I’ve seen temperatures range from 325-375 degrees F. However, I prefer to bake it at a low 325 degrees. Considering that we’re dealing with a custard, that more gentle heat helps keep it from curdling.
If you have any leftovers, store the clafoutis in an airtight container for three to four days. Since it’s a custard-based dessert, we definitely want to keep it refrigerated. To reheat, you can microwave it in short intervals until it’s heated to your liking.
Alternatively, you can cover it in foil and reheat in the oven just until warm, about five to 10 minutes. If you reheat in the oven, let it sit at room temperature for 30 minutes first, especially if you opted to bake it in a ceramic or glass dish. A hot oven can crack a cold baking dish.
Use room-temperature large eggs: Room-temperature eggs incorporate into batters much better than cold eggs. Simply let the eggs sit at room temperature for 30 minutes prior to mixing. If you forget this step, you can speed up the process by placing the eggs in warm — not hot — water for 10 minutes.
A little depuffing is normal: When the clafoutis immediately comes out of the oven, it will be extremely puffed up and then will deflate a bit after it cools for a few minutes. No need to fret here.
Let rest for five minutes and then serve: This gives the custard time to set, and it will still be nice and warm.
I love a Belgian-style quad with this bourbon-peach clafoutis. Quads are high in ABV with sweet caramel notes, which is a great batch for the bourbon, and they come with a thick mouthfeel that stands up to the dense custard. As a bonus, I’ve enjoyed many Belgian-styles quads aged in bourbon barrels, so the two are a natural fit.
An oak-forward chardonnay is also a lovely match. The vanilla undertones from the oak are delicious with the peach, and that buttery texture of the chardonnay fits right in with the custard.
If you’re looking for a cocktail, you can’t go wrong with anything that includes both peaches and bourbon. Fortunately, I have two tasty options for you: a peach-maple bourbon smash or a peach-brown sugar mint julep.
For a summery take on a classic French country dessert, you will love this bourbon-peach clafoutis. It’s the perfect way to celebrate peach season in all its glory.
Get More Summer Desserts
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- Large mixing bowl
- 10-inch cast-iron skillet or pie plate
- 3 eggs room temperature
- 1 cup whole milk
- ½ cup sugar
- 2 tablespoons bourbon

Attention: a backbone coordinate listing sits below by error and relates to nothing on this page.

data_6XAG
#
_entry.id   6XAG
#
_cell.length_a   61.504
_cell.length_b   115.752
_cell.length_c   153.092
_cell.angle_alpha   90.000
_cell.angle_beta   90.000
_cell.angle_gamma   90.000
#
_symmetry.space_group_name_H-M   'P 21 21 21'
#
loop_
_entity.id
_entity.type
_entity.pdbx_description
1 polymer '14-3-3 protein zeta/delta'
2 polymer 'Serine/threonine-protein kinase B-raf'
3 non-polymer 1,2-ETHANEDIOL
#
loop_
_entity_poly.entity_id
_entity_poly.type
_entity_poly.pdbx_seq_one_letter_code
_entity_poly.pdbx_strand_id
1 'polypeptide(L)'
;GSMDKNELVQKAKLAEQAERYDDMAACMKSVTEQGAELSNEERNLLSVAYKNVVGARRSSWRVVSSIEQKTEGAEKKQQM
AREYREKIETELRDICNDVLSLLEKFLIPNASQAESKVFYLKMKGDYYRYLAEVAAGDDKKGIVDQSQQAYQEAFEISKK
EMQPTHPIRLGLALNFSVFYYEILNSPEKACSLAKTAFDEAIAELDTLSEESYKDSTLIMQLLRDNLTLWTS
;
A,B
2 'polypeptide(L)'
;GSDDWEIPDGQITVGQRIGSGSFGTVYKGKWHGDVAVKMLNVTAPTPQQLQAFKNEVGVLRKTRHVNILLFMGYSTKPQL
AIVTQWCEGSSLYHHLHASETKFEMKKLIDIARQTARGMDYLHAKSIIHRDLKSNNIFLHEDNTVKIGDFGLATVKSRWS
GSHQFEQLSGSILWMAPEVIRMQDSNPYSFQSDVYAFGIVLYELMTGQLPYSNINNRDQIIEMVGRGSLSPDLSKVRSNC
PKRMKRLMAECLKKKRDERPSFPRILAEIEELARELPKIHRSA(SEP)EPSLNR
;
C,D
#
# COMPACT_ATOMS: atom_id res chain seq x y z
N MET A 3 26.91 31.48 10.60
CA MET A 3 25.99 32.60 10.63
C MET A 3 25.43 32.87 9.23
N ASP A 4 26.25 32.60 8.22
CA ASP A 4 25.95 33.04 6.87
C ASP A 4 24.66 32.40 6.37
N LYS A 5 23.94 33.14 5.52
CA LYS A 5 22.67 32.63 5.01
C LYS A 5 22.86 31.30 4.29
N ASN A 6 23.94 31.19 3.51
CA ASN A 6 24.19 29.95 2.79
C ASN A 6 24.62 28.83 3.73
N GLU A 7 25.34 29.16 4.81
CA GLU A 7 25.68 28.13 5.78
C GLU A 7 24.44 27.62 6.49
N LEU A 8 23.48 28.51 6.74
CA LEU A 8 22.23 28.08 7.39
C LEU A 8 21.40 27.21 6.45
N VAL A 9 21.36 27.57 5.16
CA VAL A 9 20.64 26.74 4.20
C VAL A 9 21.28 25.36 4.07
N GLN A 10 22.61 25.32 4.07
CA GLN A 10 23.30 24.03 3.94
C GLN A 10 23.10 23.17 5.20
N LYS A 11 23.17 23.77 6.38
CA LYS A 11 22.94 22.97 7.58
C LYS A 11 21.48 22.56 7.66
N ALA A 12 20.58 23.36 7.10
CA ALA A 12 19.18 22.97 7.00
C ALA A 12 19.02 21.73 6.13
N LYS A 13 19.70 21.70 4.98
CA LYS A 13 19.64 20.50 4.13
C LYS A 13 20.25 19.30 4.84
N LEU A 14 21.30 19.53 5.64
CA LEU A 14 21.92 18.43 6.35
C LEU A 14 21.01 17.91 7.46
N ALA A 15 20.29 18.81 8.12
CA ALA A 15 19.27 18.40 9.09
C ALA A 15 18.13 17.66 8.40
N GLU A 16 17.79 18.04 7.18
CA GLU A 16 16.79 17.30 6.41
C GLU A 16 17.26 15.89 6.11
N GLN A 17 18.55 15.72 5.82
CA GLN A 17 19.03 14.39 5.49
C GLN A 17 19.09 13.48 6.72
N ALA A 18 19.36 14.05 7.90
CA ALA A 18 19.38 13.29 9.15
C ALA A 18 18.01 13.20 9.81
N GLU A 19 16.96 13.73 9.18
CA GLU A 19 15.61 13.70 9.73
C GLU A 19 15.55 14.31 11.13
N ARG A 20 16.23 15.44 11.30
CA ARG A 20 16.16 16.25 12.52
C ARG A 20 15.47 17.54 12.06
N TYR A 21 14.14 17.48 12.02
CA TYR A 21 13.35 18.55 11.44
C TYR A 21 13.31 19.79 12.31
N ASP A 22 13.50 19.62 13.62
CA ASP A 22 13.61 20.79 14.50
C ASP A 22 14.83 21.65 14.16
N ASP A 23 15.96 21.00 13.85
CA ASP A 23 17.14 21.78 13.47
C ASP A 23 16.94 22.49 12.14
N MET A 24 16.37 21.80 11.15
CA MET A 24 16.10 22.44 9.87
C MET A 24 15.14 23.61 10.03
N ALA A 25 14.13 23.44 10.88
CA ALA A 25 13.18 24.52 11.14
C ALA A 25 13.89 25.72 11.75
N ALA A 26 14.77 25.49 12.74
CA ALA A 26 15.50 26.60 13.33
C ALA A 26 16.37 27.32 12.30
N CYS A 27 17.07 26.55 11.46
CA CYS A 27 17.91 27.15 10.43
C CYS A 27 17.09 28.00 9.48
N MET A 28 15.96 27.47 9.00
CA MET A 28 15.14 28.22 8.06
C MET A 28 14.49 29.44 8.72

- 2 tablespoons salted butter melted
- 1 teaspoon vanilla extract or paste
- Pinch of salt
- ½ cup all-purpose flour
- 2-3 peaches sliced
- Ground cinnamon for dusting
- In a mixing bowl, whisk together the eggs, whole milk, sugar, bourbon, butter, vanilla and pinch of salt. Sprinkle flour over mixture and whisk until incorporated. Cover and refrigerate for at least 30 minutes or even overnight.
- Heat oven to 325 degrees and pour custard batter into a greased 10-inch skillet or pie plate. Lay peach slices throughout the custard batter. Sprinkle the top with cinnamon.
- Bake for 35-40 minutes. The clafoutis is ready when it's puffy and set. Let it set for five minutes and then serve immediately while still warm. Enjoy!
- Room-temperature eggs incorporate into batters much better than cold eggs. Simply let the eggs sit at room temperature for 30 minutes prior to mixing. If you forget this step, you can speed up the process by placing the eggs in warm — not hot — water for 10 minutes.
- When the clafoutis immediately comes out of the oven, it will be extremely puffed up and then will deflate a bit after it cools for a few minutes.
- If you have any leftovers, store the clafoutis in an airtight container for three to four days.
- To reheat, you can microwave it in short intervals until it’s heated to your liking. Alternatively, you can cover it in foil and reheat in the oven just until warm, about five to 10 minutes. If you reheat in the oven, let it sit at room temperature for 30 minutes first, especially if you opted to bake it in a ceramic or glass dish.
- Nutritional information is only an estimate. The accuracy of the nutritional information for any recipe on this site is not guaranteed.